with substantial associated testing for TX flow rates, pressure/temperature drop analysis etc.
Dual evaporator systems
When fitting compressors to dual evaporator systems the total net capacity of both evaporators
must be the basis for compressor selection.
Example:
System is fitted with 2 x 4300 kcal/hr evaporators (2 x 5kW) (2 x 1.5 ton TX valves)


Total system capacity = 8600 kcal/hr 10kW)


Operating conditions - city cycle vehicle
Operating speed at 1500 - 2000 rpm average

From the two graphs (over - page 16) compressor 2 is the compressor of choice. Fitting of
compressor 1 will only provide for a total capacity of 6000 - 7600 kcal at the nominated speed of
1500 - 2000 rpm. Compressor 2 provides a capacity of 8000 - 9,600 kcal/hr - adequate for peak
efficiency at the nominated compressor speed.

15.

Graph 6. Compressor 1 performance

Power consumption (ps) (kW)

Operating conditions:
12

P. Suction
P. Discharge
Super heat
Sub cool
Evap. temp.

10
8
6

Specifications:

4
2
0

1.86 kg/cm2G
15.5 kg/cm2G
10.0 C
5.0 C
0.0 C

Model
Displacement
Cylinders
Max speed

sample
200 cc/rev
10
4500 rpm

Compressor speed x 1000 rpm


Graph 7. Compressor 2 performance

Power consumption (ps) (kW)

Operating conditions:
14

P. Suction
P. Discharge
Super heat
Sub cool
Evap. temp.

Specifications:

Model
Displacement
Cylinders
Max speed

12
10

2
0

Compressor speed x 1000 rpm

1.86 kg/cm2G
15.5 kg/cm2G
10.0 C
5.0 C
0.0 C

sample
200 cc/rev
10
4500 rpm

Note: All or selected items may be published


dependent on the compressor and its application.

Cautionary notes dual evaporators


On dual evaporator systems with one circuit isolated (normally done by a magnetic switching
valve). The low side may pull abnormally low. Careful system design and compressor matching is
required to ensure the low side does not pull into a vacuum in this position. A balance between
efficiency and maintaining positive low side pressure is a requirement of compressor selection
in many dual evaporator systems, ie - a large capacity compressor may achieve good efficiency
but create a vacuum on the low side - this is an undesirable condition. An oil separator may be
required in dual evaporator systems.

16.

Graph 8. Compressor power consumption

Power consumption (ps) (kW)

Operating conditions:
8

P. Suction
P. Discharge
Super heat
Sub cool
Evap. temp.

6
4

1.86 kg/cm2G
15.5 kg/cm2G
10.0 C
5.0 C
0.0 C

Specifications:
2
0

Model
Displacement
Cylinders
Max speed

sample
200 cc/rev
10
4500 rpm

Compressor speed x 1000 rpm

Power consumption graphs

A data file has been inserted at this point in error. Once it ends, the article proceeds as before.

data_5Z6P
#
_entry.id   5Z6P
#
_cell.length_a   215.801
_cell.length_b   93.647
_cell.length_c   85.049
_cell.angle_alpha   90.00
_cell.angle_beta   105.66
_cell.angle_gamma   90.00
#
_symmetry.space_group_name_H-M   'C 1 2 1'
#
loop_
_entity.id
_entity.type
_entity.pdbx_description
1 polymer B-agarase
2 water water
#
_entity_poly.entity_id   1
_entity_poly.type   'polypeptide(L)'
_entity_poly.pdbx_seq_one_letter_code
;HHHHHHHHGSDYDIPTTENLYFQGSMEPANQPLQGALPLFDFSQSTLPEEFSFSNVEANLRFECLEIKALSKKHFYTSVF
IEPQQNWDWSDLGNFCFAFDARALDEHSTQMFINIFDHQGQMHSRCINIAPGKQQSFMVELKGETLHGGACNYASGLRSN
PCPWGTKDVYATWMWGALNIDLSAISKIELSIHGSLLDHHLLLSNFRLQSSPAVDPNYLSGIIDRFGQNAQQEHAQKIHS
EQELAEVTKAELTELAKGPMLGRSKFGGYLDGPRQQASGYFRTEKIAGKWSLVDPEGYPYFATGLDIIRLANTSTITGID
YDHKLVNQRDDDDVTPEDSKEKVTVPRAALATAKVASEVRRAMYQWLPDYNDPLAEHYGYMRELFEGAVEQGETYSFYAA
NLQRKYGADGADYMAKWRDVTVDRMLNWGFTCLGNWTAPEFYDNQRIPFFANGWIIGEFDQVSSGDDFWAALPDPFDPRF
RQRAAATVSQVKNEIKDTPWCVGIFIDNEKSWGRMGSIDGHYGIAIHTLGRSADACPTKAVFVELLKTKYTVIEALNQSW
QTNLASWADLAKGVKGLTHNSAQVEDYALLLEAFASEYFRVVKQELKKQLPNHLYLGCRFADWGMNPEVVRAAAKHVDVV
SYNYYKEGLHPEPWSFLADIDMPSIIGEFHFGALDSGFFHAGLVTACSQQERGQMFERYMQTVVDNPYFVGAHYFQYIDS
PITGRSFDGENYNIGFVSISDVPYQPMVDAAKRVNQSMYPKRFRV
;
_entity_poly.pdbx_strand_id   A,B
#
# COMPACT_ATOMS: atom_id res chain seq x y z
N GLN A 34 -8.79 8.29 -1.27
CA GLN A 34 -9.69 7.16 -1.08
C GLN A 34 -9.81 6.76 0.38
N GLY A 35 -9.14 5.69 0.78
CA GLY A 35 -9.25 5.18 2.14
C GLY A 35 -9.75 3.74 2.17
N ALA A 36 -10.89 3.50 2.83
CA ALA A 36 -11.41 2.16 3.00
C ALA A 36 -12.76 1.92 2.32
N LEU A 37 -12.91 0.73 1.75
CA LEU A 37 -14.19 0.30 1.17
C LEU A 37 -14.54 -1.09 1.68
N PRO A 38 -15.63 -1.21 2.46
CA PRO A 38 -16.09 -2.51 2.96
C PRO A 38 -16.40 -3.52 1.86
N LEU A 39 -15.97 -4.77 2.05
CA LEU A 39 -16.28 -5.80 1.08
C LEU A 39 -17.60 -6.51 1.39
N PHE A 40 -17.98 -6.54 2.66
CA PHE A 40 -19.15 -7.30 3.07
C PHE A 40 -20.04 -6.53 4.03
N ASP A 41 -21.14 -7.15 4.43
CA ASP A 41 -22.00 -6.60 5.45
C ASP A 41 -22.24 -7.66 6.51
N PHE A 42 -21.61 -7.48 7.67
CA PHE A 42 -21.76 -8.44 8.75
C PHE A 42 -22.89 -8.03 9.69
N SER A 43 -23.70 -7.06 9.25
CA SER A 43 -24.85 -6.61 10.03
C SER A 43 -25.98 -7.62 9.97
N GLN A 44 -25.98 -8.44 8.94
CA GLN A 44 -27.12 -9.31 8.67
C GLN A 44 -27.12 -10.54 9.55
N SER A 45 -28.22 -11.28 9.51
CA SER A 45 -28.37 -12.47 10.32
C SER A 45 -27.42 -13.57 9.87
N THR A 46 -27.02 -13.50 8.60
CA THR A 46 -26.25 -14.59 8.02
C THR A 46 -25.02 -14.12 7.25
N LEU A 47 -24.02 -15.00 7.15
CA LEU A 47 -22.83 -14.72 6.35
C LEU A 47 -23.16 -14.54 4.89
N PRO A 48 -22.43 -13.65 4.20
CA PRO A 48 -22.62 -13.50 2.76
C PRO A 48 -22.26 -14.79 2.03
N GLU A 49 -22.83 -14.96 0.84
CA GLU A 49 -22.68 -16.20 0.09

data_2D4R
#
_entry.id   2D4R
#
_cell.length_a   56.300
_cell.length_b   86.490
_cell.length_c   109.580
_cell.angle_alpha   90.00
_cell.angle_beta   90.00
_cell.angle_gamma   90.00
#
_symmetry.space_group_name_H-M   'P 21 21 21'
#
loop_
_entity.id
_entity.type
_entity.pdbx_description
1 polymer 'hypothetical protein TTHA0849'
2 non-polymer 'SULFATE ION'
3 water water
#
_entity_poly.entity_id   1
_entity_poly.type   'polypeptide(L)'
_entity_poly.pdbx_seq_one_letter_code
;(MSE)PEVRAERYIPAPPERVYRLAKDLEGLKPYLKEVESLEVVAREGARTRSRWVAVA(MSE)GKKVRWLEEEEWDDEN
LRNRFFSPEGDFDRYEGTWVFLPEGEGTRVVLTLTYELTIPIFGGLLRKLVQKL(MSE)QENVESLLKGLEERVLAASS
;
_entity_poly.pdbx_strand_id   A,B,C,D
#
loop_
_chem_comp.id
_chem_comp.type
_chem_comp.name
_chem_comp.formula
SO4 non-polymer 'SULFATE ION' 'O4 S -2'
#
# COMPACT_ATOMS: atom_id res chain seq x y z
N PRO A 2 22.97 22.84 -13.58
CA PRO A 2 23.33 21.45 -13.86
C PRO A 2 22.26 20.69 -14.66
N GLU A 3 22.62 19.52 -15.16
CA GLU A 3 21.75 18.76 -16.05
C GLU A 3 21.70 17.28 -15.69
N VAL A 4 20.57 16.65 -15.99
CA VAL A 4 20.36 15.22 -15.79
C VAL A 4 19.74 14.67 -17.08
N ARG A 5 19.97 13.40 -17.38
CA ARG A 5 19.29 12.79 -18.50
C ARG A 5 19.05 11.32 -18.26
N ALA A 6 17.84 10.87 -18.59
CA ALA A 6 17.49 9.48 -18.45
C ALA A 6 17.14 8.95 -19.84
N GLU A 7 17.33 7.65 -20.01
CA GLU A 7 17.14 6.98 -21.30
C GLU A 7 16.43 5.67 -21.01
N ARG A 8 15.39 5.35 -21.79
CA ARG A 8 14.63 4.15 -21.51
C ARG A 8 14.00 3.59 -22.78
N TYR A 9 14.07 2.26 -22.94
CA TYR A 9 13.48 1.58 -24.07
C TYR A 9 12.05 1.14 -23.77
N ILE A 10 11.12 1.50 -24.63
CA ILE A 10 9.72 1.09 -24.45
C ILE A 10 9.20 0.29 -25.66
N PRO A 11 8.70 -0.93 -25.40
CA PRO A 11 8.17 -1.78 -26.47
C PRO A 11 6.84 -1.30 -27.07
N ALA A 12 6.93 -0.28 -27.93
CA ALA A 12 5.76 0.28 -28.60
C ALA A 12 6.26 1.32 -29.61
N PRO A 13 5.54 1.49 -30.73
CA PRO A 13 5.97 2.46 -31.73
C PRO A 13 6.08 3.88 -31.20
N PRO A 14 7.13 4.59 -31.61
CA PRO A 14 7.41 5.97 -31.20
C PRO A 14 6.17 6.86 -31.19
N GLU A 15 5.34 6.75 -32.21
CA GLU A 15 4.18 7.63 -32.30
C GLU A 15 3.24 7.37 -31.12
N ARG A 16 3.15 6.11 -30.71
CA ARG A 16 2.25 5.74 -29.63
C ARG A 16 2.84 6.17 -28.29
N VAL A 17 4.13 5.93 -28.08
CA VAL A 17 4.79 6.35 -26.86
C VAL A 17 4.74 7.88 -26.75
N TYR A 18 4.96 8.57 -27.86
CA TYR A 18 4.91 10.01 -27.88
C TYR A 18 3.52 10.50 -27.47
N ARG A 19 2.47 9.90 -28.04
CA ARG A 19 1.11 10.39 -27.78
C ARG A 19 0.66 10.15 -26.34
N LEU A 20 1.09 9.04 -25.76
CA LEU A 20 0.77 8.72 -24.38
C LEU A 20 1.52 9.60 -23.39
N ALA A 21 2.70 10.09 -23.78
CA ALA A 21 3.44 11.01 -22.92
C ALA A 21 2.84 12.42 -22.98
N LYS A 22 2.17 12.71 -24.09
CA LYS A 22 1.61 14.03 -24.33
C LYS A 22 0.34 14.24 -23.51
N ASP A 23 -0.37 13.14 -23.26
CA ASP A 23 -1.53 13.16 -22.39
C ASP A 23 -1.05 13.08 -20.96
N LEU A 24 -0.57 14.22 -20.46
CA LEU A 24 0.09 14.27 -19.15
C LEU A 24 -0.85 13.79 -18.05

Power consumption graphs relate to the input required to drive the compressor across its speed
range, measured in horsepower or kilowatts. The same operating conditions apply as for the previous
capacity graph since the input requirements to drive the compressor will vary significantly depending
on the amount of work it is doing. (ie - the amount of head pressure it is working against, the volume of
suction refrigerant etc).
Operating conditions
The power consumption graph is principally used in standby applications where an electric motor
is being used to drive the pump at a nominated rpm. By referring to this graph a standby motor
selection can be made and drive ratios calculated.
Coefficient of performance - (COP) graphs
COP graphs are normally plotted on a power consumption and capacity graph.
COP is the ratio between the output (measured in cooling capacity) and the input required to
drive the compressor (power consumption). COP in simple terms is output compared to input.
If we input 2.1 kW and output 3.15 kW the COP is 1.5. This COP value will vary with compressor
speed since the dynamics of the system will change as flow rates, internal resistances, heat
absorption and rejection rates etc vary. A principle factor in COP is the refrigerant being used
and the conditions under which the test is being conducted. All testing must be against a
standard as previously identified.

17.

8.0
C.O.P.
Refrigerating
capacity

6.0

2.0
1.5

4.0

1.0

2.0

Power
consumption

0.5

Coefficient of performance (COP)

Refrigerating capacity & power consumption (kW)

Compressor capacity & horsepower graph

0
Compressor speed x 1000 rpm

Summary - compressor selection


The principle selection criteria is the capacity of the compressor must match the capacity of
the evaporator(s) (system) under the nominated operating conditions (compressor speed)
Insufficient flow rates at lower compressor speeds will result in dramatically reduced capacity
of the system, and result is possible risk of damage to the compressor. (See separate booklet Unicla Service Information)
In the absence of system capacity/evaporator capacity data the TX valve size may be used as an
indicator of capacity. The TX should be sized to adequately fill the coil under full heat loads.
Low side pressure analysis should not be used in isolation as a method of determining
compressor size/capacity due to the variables of pressure drop/TX flow rates etc.
Dual evaporator systems will require a compressor with adequate capacity to cater for both
evaporators at nominated compressor speeds.
Power consumption graphs are used to ascertain drive motor capacity/input power
requirements.
Coefficient of performance (COP) graphs show the output compared to the input across the
operating range of the compressor for a nominated refrigerant.

18.

Unicla International Limited


Unit 1209-1210, 12F Manhattan Centre,
8 Kwai Cheong Rd, Kwai Chung, N.T.,
Hong Kong
Phone (852) 2422 0180
Fax (852) 2422 0680
Email: sales@unicla.hk
Website: www.unicla.hk

Unicla Cat. No. B0901